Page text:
Fri 28 Jun 2019

Haere Mai

A day shy of the 11th anniversary of the opening of WITT’s marae, Te Piere, it was the venue for an innovative gathering this morning

Twelve international students – 10 from India and two from Sri Lanka – began their two-year WITT journey as cookery students by being welcomed with a powhiri where they were given their first formal taste of tikanga Māori, and  met their tutors and support staff.

It would be fair to say the international students were clearly entering unknown territory – there were some unconventional hongi, some direction was needed to show where they should sit, and a neutral observer would have noted that New Zealand English is so peppered with te reo that many visiting listener would be left puzzled.

But between being told things were kapai and what the korero was about, there’s no doubt the international students were given a more complete immersion into WITT than their predecessors.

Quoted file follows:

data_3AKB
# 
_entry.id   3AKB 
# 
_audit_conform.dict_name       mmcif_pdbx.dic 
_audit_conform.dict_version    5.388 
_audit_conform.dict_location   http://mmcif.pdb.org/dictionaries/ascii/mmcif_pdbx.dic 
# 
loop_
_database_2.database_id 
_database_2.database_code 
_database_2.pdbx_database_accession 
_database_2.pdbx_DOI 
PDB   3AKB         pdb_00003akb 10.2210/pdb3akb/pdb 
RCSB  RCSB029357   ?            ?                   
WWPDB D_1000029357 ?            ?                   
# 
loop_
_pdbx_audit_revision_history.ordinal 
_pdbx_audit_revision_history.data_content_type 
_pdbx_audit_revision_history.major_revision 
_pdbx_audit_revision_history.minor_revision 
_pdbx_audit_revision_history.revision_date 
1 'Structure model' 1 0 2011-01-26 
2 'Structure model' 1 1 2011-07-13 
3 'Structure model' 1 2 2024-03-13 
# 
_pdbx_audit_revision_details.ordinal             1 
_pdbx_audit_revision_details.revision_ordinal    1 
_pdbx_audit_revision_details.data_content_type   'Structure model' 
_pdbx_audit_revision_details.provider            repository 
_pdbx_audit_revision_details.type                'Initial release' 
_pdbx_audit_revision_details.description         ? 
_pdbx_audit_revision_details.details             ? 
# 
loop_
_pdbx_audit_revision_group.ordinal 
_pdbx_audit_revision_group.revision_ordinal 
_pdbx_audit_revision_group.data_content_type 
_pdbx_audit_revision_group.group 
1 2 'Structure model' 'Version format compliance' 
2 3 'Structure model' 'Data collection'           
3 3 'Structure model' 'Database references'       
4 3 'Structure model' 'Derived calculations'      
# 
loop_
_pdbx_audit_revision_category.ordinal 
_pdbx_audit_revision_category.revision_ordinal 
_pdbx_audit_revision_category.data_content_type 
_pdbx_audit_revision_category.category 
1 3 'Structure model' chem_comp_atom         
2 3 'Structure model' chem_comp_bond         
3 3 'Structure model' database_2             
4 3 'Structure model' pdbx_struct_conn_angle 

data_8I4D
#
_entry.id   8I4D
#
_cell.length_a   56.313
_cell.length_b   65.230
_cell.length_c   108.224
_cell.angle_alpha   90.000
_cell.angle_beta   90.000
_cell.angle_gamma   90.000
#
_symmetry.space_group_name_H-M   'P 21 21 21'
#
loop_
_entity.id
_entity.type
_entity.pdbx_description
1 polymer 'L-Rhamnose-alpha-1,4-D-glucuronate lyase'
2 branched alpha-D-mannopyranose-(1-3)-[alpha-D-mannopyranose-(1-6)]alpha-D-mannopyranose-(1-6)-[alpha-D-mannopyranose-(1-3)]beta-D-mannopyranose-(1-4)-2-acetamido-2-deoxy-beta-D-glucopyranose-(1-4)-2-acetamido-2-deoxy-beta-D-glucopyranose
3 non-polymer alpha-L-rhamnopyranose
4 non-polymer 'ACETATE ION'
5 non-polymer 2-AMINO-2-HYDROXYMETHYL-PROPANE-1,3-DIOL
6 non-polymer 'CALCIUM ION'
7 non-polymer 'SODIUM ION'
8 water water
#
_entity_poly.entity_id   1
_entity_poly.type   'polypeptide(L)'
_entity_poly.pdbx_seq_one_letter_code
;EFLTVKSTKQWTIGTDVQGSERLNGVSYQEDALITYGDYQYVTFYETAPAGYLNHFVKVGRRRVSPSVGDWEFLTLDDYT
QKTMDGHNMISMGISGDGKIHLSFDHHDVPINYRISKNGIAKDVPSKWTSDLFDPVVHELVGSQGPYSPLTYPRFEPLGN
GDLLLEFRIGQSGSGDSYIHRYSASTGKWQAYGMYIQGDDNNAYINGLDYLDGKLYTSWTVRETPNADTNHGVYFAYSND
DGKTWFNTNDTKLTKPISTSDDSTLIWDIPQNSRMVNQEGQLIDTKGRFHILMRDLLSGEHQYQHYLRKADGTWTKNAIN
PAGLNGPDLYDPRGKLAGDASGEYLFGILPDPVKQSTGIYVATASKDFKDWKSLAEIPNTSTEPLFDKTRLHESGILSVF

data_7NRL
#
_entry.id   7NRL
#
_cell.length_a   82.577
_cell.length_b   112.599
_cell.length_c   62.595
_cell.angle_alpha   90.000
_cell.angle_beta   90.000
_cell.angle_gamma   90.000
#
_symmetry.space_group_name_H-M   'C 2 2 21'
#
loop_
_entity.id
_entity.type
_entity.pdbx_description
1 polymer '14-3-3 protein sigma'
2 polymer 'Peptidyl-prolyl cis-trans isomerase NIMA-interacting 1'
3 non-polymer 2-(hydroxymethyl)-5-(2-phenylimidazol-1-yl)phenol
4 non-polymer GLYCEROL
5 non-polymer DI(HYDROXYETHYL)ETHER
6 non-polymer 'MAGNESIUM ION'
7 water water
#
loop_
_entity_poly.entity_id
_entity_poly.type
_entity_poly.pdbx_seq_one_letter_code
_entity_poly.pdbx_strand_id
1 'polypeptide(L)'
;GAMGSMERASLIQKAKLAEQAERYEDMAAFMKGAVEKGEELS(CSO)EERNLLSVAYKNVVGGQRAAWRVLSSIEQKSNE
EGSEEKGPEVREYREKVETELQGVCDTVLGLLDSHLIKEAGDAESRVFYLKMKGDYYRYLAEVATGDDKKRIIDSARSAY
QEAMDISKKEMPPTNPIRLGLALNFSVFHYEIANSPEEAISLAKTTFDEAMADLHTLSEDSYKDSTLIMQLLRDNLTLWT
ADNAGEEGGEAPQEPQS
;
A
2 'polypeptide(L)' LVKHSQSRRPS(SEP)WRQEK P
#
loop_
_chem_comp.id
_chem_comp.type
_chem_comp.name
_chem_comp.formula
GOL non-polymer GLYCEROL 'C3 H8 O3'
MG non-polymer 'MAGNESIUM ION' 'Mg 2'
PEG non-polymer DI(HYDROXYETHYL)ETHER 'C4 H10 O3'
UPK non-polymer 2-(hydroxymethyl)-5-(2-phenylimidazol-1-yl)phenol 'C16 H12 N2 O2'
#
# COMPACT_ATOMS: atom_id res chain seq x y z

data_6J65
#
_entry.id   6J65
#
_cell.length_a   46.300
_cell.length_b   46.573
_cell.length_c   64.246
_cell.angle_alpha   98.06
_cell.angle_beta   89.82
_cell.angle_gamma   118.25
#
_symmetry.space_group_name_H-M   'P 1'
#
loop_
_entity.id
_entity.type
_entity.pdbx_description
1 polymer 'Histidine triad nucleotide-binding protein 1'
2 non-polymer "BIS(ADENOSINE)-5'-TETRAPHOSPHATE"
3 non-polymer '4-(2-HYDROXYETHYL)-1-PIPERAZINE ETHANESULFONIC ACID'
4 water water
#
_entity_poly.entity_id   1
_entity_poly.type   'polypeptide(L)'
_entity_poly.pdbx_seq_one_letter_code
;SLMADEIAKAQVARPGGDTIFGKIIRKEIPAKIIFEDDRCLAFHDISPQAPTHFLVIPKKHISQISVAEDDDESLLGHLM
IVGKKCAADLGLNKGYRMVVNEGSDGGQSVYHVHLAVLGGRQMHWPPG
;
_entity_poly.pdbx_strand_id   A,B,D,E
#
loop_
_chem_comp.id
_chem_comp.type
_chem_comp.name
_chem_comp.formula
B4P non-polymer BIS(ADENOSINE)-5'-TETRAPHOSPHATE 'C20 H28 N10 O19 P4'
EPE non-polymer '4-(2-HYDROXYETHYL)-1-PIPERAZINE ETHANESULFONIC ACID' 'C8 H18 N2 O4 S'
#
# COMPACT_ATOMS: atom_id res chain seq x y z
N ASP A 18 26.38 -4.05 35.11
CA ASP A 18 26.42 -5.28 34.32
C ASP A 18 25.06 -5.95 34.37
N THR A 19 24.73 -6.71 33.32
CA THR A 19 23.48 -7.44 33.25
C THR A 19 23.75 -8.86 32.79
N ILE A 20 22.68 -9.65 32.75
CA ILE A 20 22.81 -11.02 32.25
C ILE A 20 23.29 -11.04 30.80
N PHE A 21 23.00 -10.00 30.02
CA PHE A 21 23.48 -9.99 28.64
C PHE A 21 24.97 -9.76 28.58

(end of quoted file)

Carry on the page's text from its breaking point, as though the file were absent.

International student liaison officer Robyn Harvey was involved in the organisation of the powhiri – which morphed from being a simple whakatau – and was delighted with it.

“I think it is something we should now do for all our international students – we are not simply enrolling them at WITT, we are welcoming them to New Zealand,” she said.

International students who arrive outside the normal intake periods miss the full formal welcomes WITT hosts twice a year.

Kaitakawaenga Allana Prestney welcomed the students into Te Piere, and they then heard in te reo, welcomes from Chaplain Tuari Reweti and Māori tutor Bernie Edwards.

Several of their tutors also stood to welcome their new students, and Student Support Services Director Zanetta Hinton emphasised the help which WITT had on tap.

The students were applauded for their courage in travelling to New Zealand to learn.

Tuari said he was privileged to welcome them.

“This is the right way to enter Aotearoa, Taranaki and WITT,” he said.

“I can only imagine the pressure on me if I travelled so far to learn – it’s important for you to know that there are people here to help when things are not going well.”